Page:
We quickly agreed on the design of a simple building, in wood, iron and brick. Once again I started appealing for donations without knowing if I would find funding for the project.
In the first days of April, during the stay of Mr. Gessner and after his visit of the almost finished building site, he agreed to finance the raising of the ground to keep students and teachers out of the water in all seasons.
In the exchange of emails that followed, I put forward to him the reasoning behind the project for the new building. Plans, raisings, estimates and completion dates followed.
Cost of the operation : 66 200 euros during Kyats on April 25th.
Convinced as to the importance of the extension as he was, as with the that of the repair works and the raising of the classrooms of the existing buildings as well as the entire surrounding ground so that the entire school was out of water, he asked me for time, time to study and present the project in Germany, time to present it to the STIFUNGLIFE office.
On May 2nd he confirmed an agreement for the funding of the new building.
On May 20th, planning permission was granted by the urban community of Rangoun and by the Minister of Education.
On May 24th, one week before lessons started again, we conducted the ceremony of marking the new foundations of the new building.
Why Tuesday rather than Monday, you might ask? Because Monday is considered, in popular Burmese superstition, to be an unlucky day, nothing new begins on Mondays in Myanmar.
The ceremony consisted of planting one of the corners of the future building, with a wooden, gold coloured stake and mallet on hand to help…
…and offerings to the spirits of fresh coconut, bananas, lucky leaves, sticks of burning incense, plans of the construction site slipped into the midst , and giving prayers to Buddha from the whole company.
Then we had to sprinkle the perimeters of the construction site with a mixture of water and Tanaka, using the lucky leaf.
Then came the fun part for the workers on the site. They threw grains of puffed rice in to the air, to which were tied 100, 200, 500 and 1000 kyat notes.
It soon became a free-for-all !
On June 1st, the pupils returned to a playground still under construction, but to a fully renovated premises, to the great surprise of students and families.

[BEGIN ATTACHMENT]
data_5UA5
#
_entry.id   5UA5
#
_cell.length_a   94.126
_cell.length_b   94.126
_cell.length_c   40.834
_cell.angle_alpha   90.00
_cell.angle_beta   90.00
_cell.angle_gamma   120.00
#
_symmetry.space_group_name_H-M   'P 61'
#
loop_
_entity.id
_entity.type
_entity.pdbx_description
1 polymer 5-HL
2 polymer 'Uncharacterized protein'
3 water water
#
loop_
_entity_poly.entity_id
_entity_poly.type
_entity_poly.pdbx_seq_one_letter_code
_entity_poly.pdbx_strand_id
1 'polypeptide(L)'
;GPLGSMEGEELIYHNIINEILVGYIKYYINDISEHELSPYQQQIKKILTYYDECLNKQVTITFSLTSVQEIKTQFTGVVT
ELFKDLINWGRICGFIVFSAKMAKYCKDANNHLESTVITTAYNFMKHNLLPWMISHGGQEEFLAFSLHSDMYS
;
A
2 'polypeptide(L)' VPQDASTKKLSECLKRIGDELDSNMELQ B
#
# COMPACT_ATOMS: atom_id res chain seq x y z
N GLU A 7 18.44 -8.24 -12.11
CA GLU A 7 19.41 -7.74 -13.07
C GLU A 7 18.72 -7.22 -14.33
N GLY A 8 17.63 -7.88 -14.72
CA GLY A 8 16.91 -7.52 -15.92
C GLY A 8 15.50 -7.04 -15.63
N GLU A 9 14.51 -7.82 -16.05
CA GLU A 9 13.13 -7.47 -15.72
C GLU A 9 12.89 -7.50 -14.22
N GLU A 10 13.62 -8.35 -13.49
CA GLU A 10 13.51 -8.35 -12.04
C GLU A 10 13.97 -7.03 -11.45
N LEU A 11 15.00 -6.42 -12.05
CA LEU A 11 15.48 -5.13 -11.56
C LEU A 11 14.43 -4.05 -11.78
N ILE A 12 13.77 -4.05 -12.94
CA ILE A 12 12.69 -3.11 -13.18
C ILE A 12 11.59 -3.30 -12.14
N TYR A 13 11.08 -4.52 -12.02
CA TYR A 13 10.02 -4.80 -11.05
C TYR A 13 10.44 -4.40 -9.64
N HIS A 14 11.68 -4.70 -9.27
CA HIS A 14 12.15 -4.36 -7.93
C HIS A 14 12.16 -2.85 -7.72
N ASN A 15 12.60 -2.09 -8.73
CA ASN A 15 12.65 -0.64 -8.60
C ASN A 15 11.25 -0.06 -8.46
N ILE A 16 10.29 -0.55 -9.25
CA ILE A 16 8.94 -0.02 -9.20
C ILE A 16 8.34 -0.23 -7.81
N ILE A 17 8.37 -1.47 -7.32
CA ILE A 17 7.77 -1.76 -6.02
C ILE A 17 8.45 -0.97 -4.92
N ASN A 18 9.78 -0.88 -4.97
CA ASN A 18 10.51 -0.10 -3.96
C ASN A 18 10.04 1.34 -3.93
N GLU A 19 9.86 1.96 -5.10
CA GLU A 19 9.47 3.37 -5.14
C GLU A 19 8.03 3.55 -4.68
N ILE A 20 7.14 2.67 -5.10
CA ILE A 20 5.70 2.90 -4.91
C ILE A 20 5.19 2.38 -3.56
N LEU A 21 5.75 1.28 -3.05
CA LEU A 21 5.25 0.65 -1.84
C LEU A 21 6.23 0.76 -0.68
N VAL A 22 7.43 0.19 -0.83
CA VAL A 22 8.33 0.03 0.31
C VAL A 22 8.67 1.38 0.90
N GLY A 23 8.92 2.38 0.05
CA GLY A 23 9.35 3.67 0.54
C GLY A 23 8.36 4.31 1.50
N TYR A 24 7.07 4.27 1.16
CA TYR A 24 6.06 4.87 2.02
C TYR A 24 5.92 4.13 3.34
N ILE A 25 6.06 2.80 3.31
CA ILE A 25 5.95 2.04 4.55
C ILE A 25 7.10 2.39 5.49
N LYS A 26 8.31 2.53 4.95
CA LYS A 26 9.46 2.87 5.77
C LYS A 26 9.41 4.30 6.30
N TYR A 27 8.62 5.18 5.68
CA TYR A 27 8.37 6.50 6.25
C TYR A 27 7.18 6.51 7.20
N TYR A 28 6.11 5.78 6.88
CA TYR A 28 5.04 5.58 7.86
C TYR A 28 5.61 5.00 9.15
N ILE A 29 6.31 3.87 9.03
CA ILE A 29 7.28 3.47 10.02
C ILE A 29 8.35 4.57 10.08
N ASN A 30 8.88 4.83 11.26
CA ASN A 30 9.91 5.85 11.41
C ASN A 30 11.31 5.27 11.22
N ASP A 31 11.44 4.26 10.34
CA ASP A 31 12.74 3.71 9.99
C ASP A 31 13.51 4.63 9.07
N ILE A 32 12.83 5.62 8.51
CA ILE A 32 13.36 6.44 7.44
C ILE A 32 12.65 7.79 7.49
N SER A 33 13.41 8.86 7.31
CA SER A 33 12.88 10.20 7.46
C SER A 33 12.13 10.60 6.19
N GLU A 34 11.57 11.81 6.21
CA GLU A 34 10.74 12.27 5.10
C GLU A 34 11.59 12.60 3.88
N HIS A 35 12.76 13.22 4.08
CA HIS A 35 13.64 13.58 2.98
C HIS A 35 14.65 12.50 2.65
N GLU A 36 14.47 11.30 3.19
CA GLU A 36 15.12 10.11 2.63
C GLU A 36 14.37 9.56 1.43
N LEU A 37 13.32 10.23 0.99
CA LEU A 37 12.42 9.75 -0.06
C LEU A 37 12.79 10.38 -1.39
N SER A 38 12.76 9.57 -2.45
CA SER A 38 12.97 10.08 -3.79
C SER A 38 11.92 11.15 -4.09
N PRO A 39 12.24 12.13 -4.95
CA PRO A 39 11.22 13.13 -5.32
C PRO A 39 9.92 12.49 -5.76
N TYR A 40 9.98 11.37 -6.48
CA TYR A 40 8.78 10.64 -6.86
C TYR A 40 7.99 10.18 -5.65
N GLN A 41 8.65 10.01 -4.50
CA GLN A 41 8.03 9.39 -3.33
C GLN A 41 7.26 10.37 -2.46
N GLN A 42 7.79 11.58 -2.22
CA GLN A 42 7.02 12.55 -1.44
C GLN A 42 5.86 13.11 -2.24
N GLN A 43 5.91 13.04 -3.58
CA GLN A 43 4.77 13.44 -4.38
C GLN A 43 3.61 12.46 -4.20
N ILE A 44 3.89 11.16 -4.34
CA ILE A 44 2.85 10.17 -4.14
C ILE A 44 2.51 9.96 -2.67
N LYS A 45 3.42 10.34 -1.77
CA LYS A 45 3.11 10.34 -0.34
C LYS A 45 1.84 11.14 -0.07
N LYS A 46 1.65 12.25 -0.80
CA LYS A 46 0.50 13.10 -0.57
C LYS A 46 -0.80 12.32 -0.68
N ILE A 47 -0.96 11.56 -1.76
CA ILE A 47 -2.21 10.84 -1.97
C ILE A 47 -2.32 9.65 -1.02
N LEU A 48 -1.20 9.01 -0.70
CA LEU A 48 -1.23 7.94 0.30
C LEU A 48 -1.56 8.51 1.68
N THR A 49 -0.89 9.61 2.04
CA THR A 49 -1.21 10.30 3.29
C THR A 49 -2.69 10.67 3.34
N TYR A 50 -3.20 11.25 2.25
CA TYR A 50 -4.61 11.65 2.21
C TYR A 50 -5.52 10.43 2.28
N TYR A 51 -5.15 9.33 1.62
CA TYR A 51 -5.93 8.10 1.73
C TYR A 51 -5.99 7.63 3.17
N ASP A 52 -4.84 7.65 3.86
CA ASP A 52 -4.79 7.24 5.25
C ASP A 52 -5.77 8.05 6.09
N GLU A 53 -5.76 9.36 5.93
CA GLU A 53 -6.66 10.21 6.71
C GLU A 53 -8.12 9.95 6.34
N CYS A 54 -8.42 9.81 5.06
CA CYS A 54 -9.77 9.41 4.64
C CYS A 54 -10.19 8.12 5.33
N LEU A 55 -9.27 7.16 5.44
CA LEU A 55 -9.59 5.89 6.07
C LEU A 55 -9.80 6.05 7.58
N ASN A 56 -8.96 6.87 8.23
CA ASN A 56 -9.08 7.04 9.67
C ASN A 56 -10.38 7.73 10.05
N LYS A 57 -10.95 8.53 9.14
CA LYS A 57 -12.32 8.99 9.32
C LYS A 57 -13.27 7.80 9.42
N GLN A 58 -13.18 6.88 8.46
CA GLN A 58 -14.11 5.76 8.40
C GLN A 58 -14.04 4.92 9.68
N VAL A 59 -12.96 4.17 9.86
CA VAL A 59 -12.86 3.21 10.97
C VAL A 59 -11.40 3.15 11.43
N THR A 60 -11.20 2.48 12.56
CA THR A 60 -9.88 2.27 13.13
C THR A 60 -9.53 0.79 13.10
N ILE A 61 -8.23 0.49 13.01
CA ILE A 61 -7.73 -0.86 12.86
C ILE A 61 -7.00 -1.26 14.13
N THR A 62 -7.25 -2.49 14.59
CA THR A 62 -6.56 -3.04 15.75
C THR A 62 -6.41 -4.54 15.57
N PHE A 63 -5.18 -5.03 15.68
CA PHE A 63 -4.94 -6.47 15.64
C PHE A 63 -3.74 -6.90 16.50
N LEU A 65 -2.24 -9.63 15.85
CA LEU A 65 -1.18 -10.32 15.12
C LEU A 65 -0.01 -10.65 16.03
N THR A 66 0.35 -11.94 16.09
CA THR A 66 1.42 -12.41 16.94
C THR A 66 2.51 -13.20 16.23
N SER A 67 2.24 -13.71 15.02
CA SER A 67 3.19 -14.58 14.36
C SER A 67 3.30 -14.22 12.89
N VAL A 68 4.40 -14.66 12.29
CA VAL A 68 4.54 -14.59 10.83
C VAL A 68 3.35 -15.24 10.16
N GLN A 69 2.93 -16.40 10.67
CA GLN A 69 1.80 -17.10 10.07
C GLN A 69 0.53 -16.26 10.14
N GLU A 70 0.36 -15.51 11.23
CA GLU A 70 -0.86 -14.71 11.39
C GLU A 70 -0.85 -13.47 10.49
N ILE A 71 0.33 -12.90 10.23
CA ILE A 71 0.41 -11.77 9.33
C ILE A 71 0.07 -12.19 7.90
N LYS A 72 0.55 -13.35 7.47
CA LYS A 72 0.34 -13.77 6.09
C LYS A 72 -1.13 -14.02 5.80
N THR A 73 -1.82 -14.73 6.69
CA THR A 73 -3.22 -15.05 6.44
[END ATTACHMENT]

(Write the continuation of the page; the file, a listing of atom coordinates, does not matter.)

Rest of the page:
Once the bricklayers and carpenters have taken possession of the playground, the construction of the new building will begin.
The new classrooms should be ready by the middle of October, for the start of the 2nd school trimester which happens after the holidays for the festival of light.
As of this June 30th, the new building has a roof.
The builders start work on the walls.
Sponsor a child’s school fees
We are launching in the second semester a new initiative: Sponsorship.
If in Myanmar education was free, the families would only have to provide their children with textbooks and stationary so that they could continue their lessons.
The cost per student is about 15 euros a month, or 150 euros for a school year. For those amongst you who would like to sponsor a child, we only ask for a donation of this amount, specifying whether you would rather sponsor a boy or a girl.
Along with the headteacher of the school, we would choose the student to benefit from the donation. We would let you know who they were, send a photo and some information on their curriculum and their family.
Anne Marie, Nicolas and I will write back to you in 6 months to relate the facts and figures of our actions in the 2nd trimester, which I have no doubt will be rich with news.
We thank you in advance for any donations, and want to express our gratitude for all that they allow us to do.
François Kenedi – Vice President
To support the actions of your organisation, please address your donations to :Zawgyi Care, Face au 52 quai le Gallo – 92100 Boulogne Billancourt – France
Download the form for making donations here